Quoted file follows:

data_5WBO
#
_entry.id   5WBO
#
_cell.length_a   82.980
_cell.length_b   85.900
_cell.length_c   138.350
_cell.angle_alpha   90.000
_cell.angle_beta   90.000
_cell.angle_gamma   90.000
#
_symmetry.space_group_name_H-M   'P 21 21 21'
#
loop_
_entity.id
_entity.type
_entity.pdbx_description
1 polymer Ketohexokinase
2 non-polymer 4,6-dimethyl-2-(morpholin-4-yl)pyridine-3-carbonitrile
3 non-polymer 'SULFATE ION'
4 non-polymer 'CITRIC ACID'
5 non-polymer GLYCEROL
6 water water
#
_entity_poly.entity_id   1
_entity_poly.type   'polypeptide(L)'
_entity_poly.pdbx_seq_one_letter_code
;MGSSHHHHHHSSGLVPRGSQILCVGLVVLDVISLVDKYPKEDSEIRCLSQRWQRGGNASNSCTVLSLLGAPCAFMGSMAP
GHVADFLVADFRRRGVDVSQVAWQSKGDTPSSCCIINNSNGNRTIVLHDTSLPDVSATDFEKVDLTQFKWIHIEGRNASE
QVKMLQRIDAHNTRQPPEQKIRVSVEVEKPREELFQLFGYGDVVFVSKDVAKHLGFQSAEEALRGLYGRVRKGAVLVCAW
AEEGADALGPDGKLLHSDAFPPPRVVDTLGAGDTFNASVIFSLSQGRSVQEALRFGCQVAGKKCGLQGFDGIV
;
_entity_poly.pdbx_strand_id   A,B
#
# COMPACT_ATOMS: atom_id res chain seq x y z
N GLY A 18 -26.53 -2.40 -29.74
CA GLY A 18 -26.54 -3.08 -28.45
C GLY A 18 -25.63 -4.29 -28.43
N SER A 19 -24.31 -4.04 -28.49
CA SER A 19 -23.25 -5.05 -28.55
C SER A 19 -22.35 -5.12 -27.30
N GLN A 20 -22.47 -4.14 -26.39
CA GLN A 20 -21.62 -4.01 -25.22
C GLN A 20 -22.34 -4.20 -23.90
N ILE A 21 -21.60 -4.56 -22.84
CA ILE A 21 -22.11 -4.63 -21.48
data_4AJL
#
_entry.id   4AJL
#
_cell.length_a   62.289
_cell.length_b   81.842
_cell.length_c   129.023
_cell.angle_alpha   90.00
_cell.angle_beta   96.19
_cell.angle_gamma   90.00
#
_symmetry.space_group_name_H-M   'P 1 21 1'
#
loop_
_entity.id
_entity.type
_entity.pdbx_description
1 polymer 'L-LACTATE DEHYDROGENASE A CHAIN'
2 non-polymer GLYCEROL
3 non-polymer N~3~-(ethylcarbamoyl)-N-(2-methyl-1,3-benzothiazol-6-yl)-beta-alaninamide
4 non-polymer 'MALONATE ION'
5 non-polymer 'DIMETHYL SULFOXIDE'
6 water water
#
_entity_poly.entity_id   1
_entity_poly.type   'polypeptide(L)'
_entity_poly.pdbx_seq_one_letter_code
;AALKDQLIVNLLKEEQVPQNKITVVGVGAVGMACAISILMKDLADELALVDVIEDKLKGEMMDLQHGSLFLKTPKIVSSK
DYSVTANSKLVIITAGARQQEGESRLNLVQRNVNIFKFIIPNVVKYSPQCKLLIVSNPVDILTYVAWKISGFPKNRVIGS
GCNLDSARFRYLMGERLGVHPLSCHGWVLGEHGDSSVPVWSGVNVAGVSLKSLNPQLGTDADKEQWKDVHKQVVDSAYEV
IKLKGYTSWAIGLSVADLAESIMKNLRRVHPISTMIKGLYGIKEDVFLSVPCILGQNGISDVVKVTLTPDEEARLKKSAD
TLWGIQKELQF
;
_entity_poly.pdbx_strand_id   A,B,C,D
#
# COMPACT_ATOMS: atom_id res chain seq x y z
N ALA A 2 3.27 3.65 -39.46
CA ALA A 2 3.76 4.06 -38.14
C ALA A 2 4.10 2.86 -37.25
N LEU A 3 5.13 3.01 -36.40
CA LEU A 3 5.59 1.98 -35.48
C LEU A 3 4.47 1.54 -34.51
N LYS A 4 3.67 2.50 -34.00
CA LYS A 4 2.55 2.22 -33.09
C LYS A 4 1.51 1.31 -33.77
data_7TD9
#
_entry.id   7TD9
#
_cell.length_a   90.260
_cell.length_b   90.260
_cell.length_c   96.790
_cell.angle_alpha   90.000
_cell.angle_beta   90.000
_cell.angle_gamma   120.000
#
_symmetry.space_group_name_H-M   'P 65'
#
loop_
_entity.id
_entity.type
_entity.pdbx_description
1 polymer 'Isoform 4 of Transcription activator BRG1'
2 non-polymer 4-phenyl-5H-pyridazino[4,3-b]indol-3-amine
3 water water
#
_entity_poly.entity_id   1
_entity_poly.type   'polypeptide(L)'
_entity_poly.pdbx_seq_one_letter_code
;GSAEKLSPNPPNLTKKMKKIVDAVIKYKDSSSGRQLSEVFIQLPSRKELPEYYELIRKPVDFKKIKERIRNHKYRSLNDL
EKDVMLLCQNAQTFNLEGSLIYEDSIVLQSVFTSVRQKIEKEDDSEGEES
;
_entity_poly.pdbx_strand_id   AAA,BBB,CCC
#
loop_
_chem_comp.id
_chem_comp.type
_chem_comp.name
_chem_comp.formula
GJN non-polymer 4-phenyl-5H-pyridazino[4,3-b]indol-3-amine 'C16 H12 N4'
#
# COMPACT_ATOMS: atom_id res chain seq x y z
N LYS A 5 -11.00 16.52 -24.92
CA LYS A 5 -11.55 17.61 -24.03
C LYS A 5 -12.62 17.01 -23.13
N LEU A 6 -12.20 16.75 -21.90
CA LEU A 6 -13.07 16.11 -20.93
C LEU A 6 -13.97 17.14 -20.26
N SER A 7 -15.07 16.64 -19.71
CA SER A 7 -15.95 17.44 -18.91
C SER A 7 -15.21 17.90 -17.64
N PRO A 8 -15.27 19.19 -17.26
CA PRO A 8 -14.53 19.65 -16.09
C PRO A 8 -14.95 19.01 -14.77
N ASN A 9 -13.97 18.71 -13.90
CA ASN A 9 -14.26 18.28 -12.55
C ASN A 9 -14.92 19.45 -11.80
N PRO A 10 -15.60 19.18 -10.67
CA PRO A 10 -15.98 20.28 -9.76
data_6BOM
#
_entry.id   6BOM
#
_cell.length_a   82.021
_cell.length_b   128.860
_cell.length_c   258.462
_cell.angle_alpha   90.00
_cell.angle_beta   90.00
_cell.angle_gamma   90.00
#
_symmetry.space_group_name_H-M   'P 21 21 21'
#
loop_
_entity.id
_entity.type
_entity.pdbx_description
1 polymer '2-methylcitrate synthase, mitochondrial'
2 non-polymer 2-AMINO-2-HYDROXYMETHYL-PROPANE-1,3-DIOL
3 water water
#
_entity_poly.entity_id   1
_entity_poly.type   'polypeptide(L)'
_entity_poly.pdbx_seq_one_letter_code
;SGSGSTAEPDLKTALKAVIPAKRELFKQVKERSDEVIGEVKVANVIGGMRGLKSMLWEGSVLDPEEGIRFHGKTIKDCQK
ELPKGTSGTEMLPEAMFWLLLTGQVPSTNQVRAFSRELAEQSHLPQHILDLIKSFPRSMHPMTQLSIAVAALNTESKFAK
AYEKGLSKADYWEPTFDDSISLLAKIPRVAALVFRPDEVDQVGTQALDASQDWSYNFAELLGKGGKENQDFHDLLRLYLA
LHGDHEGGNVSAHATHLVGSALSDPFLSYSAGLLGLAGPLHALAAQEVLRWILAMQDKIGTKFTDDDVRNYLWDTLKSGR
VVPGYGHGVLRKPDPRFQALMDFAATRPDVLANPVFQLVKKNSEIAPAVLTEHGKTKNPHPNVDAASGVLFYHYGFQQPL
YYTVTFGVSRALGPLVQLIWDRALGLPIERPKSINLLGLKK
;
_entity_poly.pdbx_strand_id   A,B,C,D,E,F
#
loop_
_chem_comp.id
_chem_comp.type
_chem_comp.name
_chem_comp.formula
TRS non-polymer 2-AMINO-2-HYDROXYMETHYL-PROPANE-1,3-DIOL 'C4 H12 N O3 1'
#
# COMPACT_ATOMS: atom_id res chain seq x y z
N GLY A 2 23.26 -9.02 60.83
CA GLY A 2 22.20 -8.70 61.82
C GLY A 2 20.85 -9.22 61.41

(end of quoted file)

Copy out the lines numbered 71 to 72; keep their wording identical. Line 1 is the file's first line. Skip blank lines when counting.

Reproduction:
_entity_poly.entity_id   1
_entity_poly.type   'polypeptide(L)'